With the death of Mars One, there are no high-profile companies looking to settle Mars besides SpaceX.
Mars settlement future is currently single-string. Reliant on a single company. What can we do to change that?
Am I missing someone?
On a second note, I’m really missing XCOR. They had something special. SpaceX is doing very well. Has the right architecture for launch (reusability) and wants humans space settlement. And they have a drive to get it done quickly and execute. Blue Origin has only the first two (right architecture and wanting settlement), although hopefully the others will follow… someday?
XCOR had that (although their execution was well beyond concept phase, it did end up lacking a bit). They unfortunately did not have the financial backing of the other two. But they had something more, that’s kind of special: a sort of egalitarian sensibility. They were often fairly right-libertarian in spoken philosophy (as was common among early New Space companies), but they weren’t founded by charismatic billionaires or near-billionaires and so were more worker-focused. They offered free space rides (as part of the shakedown process for Lynx, as I understand it) to all their employees who wished it. That is something special.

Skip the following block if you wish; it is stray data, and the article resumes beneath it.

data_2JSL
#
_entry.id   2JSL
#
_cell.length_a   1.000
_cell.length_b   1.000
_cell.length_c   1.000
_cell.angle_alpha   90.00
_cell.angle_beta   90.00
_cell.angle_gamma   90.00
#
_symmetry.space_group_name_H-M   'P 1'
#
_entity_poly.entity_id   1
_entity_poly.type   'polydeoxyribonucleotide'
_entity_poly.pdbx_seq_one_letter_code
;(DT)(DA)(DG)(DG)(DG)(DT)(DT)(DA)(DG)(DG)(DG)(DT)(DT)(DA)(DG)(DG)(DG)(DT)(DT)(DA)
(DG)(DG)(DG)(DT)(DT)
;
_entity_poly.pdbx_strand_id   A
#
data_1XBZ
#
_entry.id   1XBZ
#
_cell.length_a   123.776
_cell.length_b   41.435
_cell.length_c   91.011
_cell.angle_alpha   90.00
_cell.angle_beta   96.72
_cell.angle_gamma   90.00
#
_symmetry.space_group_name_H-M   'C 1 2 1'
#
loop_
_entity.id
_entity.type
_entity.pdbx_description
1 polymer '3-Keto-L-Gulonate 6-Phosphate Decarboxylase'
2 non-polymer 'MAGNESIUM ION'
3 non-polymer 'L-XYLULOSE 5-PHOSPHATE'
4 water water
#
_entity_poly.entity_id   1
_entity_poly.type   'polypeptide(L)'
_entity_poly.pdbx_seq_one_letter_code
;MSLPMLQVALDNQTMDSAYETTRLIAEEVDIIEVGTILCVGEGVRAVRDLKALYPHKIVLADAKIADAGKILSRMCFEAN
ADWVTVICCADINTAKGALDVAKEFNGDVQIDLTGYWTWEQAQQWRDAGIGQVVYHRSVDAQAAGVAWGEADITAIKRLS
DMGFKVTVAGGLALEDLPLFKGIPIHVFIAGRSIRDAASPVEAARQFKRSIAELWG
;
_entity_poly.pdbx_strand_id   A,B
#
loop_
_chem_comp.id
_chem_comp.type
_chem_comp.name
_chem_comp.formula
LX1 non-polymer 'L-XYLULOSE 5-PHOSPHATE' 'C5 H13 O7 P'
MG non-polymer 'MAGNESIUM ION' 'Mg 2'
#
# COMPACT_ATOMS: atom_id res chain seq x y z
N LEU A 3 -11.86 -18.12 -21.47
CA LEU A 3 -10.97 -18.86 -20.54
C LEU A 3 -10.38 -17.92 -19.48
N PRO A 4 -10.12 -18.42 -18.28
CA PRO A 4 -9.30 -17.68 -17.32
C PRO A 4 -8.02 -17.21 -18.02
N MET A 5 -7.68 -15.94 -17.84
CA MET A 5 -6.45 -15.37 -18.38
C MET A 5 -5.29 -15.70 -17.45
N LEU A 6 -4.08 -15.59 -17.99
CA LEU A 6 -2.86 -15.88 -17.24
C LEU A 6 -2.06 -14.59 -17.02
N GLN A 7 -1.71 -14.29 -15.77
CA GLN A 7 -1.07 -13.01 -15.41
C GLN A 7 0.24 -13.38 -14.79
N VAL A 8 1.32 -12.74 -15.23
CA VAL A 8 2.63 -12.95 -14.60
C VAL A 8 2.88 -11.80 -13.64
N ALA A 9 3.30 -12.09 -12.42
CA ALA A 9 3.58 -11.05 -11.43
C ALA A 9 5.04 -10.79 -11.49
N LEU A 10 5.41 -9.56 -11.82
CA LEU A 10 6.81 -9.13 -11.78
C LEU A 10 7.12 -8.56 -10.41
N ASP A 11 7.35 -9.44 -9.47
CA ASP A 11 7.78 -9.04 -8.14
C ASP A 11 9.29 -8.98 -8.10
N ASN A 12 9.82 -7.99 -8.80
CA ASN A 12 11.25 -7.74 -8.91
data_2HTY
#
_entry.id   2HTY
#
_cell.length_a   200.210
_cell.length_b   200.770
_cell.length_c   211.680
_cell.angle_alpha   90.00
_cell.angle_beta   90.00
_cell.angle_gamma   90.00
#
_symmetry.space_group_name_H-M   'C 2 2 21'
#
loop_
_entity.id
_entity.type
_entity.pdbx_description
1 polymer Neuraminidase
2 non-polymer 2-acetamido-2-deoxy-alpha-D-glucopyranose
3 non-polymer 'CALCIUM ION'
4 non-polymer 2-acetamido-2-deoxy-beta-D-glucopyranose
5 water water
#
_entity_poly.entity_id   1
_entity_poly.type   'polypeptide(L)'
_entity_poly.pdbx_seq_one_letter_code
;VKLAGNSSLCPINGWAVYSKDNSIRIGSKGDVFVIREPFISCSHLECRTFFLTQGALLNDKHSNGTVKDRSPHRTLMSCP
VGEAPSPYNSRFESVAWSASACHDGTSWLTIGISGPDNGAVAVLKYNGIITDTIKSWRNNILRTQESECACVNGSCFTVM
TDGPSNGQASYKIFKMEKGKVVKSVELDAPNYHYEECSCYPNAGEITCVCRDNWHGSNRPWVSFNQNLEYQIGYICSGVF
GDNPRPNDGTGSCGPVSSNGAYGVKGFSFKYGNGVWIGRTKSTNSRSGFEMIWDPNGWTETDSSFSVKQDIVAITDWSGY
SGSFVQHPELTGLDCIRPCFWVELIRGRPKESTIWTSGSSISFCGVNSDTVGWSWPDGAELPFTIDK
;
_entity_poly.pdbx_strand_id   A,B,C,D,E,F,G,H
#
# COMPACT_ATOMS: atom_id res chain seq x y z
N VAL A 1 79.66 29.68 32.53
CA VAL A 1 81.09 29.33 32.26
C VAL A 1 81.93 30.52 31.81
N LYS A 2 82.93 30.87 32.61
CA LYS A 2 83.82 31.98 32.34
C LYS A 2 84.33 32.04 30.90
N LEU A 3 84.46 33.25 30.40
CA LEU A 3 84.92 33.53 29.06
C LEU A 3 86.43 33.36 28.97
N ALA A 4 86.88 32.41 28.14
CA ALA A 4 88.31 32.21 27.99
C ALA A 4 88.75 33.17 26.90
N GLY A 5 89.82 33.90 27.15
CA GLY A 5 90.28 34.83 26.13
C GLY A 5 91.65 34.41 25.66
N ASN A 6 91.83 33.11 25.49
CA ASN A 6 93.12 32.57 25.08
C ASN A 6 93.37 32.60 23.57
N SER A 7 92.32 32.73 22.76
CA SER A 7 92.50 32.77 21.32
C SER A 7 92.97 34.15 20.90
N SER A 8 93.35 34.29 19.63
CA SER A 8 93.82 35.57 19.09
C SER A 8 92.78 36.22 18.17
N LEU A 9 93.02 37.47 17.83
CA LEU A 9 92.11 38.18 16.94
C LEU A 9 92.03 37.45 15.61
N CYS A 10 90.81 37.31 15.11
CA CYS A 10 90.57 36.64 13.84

So even beyond Mars, we basically have just two companies with the right mix of backing, vision, execution, and technology, and only one is really executing right now (Virgin Galactic seems too small right now… and with the split, seems less likely to be pursuing orbital anytime soon). It’d really be nice if we had a third or a fourth, particularly if they had an XCOR-like egalitarian esprit de corps. Perhaps Musk could eventually be persuaded to transition SpaceX in that direction? Or Bezos/Blue? (I wouldn’t hold my breath for either, but it is a possibility… You can’t have Musk’s democracy on Mars without, you know, democracy… but power is seductive.)
Additionally, I have some ideas for space commerce that require the ability to launch one or two people to Earth orbit (with recovery) for less than a million dollars (ideally <$100k). But on a dedicated launch. XCOR had that, see here: https://spacenews.com/34930xcor-aerospace-makes-plans-for-reusable-orbital-vehicle/
…but neither SpaceX nor Blue appear to be offering anything close to that now or in the future.